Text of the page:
To understand the factors that affect the benefits of an SHP first is necessary to understand the role that the major components have on a hydroelectric project. Stand out for small hydroelectric power stations the following components [6].

  • Dam is the structure of a plant responsible to elevate and keep the level upstream of the engine room, creating artificially a local unevenness.

  • Spillway designed in order to drain the greater design flow for the maintenance of the reservoir-required water level, avoiding the risk of the water reaches the dam crest. It is the dam safety structure.

  • Generation circuit consists of channels water intakes, pipes or low-pressure adduction tunnels, any surge shafts or load chambers, high-pressure ducts or forced tunnels, external or underground powerhouse, tunnels, and leakage channels. The generation circuit is intended to adduce water for the transformation of mechanical energy into electrical energy.

For the generation circuit we have:

  • Water intake: structure to capture the water to the penstock or channel/adduction tunnel.

  • Channel and adduction tunnel: structures responsible for adduct the water to the forced conduct in shunt arrangements.

  • Equilibrium chimney: aims to stabilize pressure changes resulting from partial or total change of water discharge in starting conditions, load variations, or load shedding of a generating unit.

  • Load chamber: is the structure that makes the transition between the channel and the water intake of the penstock. It is dimensioned in order to meet critical starting conditions and sudden stop of the generating unit.

  • Penstock: is the structure that connects the water intake to the powerhouse working under pressure. The penstocks can be external or tunnels.

  • Powerhouse: structure that houses the electrical and mechanical equipment. The typical powerhouse arrangement is as in any project of this nature, conditioned by the type of turbine and generator.

  • Tunnel or tailrace: located downstream of the suction tube between the powerhouse and the river, is the channel through which the turbinated water is discharged and returned to the river.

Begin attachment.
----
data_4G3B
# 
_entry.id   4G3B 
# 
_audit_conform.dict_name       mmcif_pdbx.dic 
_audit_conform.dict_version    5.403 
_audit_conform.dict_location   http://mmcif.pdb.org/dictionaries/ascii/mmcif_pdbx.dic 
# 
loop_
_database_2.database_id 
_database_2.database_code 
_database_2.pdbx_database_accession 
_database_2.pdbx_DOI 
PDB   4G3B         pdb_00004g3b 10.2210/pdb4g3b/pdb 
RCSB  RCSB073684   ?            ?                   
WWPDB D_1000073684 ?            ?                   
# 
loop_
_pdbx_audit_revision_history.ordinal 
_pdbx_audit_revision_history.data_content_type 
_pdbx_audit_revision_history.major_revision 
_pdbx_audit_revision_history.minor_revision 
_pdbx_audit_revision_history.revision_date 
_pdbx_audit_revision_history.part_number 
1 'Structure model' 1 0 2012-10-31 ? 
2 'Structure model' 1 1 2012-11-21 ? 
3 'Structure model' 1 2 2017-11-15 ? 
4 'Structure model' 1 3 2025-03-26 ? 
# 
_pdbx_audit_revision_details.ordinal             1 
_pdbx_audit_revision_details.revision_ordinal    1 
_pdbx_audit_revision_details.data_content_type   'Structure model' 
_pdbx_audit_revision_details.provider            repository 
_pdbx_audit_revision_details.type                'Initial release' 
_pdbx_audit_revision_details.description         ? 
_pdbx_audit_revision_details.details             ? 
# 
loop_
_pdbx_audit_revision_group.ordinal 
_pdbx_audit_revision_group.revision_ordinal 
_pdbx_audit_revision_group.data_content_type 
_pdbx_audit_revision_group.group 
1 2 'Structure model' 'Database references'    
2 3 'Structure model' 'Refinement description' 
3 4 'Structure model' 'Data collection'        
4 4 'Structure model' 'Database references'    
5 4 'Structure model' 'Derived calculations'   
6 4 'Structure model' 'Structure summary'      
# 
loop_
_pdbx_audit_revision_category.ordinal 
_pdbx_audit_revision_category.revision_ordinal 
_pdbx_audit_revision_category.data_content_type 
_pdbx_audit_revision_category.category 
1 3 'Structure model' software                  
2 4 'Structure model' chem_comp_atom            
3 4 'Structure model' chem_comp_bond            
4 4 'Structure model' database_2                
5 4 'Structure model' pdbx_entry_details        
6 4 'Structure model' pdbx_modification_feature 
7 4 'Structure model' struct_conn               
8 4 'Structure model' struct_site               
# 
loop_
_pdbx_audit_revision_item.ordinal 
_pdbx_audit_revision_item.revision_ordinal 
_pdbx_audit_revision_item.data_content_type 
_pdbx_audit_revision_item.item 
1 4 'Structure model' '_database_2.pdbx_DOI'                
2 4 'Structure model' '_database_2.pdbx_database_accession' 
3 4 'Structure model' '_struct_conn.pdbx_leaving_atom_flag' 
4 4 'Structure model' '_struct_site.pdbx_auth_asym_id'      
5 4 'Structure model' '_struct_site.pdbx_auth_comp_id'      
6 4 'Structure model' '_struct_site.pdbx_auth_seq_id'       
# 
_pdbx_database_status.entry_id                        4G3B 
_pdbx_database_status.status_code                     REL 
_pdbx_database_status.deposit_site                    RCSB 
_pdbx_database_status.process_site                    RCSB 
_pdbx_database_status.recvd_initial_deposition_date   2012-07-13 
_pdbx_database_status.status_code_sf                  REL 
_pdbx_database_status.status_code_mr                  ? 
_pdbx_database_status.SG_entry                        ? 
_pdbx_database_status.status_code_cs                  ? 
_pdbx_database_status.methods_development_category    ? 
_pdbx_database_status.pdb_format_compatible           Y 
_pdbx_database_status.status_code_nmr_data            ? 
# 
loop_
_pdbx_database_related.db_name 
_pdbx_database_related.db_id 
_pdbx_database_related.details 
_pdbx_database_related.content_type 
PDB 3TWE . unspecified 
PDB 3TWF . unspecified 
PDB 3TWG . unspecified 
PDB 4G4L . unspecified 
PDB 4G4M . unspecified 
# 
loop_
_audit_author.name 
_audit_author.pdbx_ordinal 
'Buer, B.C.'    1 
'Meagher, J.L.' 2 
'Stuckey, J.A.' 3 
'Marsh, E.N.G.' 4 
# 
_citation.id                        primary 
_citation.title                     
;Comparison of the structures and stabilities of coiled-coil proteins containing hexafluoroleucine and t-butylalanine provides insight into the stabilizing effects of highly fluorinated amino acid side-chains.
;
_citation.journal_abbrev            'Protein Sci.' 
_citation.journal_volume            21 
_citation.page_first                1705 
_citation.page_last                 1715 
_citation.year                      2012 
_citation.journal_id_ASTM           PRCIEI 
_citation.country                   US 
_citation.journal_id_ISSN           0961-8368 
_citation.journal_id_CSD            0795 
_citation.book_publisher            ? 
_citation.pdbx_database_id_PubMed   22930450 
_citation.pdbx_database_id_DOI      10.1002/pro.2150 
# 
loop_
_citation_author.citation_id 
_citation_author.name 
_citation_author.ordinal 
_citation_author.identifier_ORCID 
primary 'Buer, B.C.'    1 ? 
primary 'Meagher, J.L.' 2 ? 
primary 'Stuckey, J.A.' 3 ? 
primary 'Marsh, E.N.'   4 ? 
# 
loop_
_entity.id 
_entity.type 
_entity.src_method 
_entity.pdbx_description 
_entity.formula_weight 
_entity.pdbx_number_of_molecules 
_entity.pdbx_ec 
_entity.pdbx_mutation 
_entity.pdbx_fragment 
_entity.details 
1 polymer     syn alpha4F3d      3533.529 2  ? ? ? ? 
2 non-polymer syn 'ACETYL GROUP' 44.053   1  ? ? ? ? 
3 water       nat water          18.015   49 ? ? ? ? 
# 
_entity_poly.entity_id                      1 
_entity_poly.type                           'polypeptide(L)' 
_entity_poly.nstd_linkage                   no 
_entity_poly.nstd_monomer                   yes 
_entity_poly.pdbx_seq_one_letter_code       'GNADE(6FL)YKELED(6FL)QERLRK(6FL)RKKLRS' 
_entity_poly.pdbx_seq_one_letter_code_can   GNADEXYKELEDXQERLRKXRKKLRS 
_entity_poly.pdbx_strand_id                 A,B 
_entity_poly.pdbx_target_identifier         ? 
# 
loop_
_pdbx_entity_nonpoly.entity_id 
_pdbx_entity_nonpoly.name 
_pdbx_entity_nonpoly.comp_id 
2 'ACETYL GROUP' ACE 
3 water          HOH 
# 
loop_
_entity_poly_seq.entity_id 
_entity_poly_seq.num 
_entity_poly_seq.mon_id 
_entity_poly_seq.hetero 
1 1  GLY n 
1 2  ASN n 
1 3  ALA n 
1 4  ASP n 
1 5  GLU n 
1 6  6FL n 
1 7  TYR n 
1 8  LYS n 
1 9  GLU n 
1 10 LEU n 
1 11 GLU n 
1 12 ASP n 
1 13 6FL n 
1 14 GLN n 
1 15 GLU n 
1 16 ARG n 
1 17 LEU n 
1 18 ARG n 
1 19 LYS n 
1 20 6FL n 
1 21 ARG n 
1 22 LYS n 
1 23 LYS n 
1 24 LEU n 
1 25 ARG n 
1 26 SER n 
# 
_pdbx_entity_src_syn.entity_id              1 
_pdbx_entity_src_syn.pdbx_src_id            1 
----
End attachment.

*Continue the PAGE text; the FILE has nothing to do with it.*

2.3. Project steps

The use of a hydroelectric potential is an activity subject to institutional, environmental, and commercial regulations. Throughout the project implementation process, multidisciplinary activities are mixed, constituting the legal framework of the entire project. Flowchart 1 shows the activities that are typical for the development and study of an SHP, depicting the interdisciplinary of studies.

Flowchart 1.

Studies and SHP projects. Source: Ref. [7].

The implementation of a project, which aims to use a hydroelectric project for power generation, has a step cycle including phases that estimate, plan, and execute the project. Based on reference [7], these phases are:

  • Estimation of hydropower potential: this step is carried to the preliminary analysis of the characteristics of the river basin, especially with regard to topographic, hydrological, geological, and environmental aspects, in order to verify their vocation to generate electricity. This analysis exclusively guided in the available data, is done in the office and allows the first assessment of the potential and cost estimate of the utilization of the watershed and the priority setting to the next step.

  • Hydroelectric inventory: it is characterized by the design and analysis of various falling division alternatives for the river basin, formed by a set of projects, which are compared to each other, in order to select the one that presents the best balance between deployment costs, energy benefits, and environmental impacts. This analysis is done based on secondary data, supplemented with field information, and guided by basic studies cartographic, hydro, energy, geological and geotechnical, environmental, and multiple water uses. This analysis will result in a set of exploitations, its main features are indexes, cost/benefit, and environmental indices. It is part of inventory studies submit alternative utilizations selected a study of integrated environmental assessment in order to support the licensing process. These exploitations then become included in the list of inventoried utilizations of the country, capable of composing the expansion plans described above.

  • Viability: here the studies are more detailed to the analysis of technical, energy, economic, and environmental viability leading to the definition of the optimum use that will be to power auction. The studies include field investigations on site and include the design of the use of the reservoir and its area of influence and the works of local and regional infrastructure necessary for its implementation. Incorporate analysis of the multiple uses of water and environmental interference. Based on these studies, we are prepared the environmental impact assessment (EIA) and environmental impact report (EIR) of an enterprise specific, with a view to obtaining the preliminary license (PL) with environmental agencies.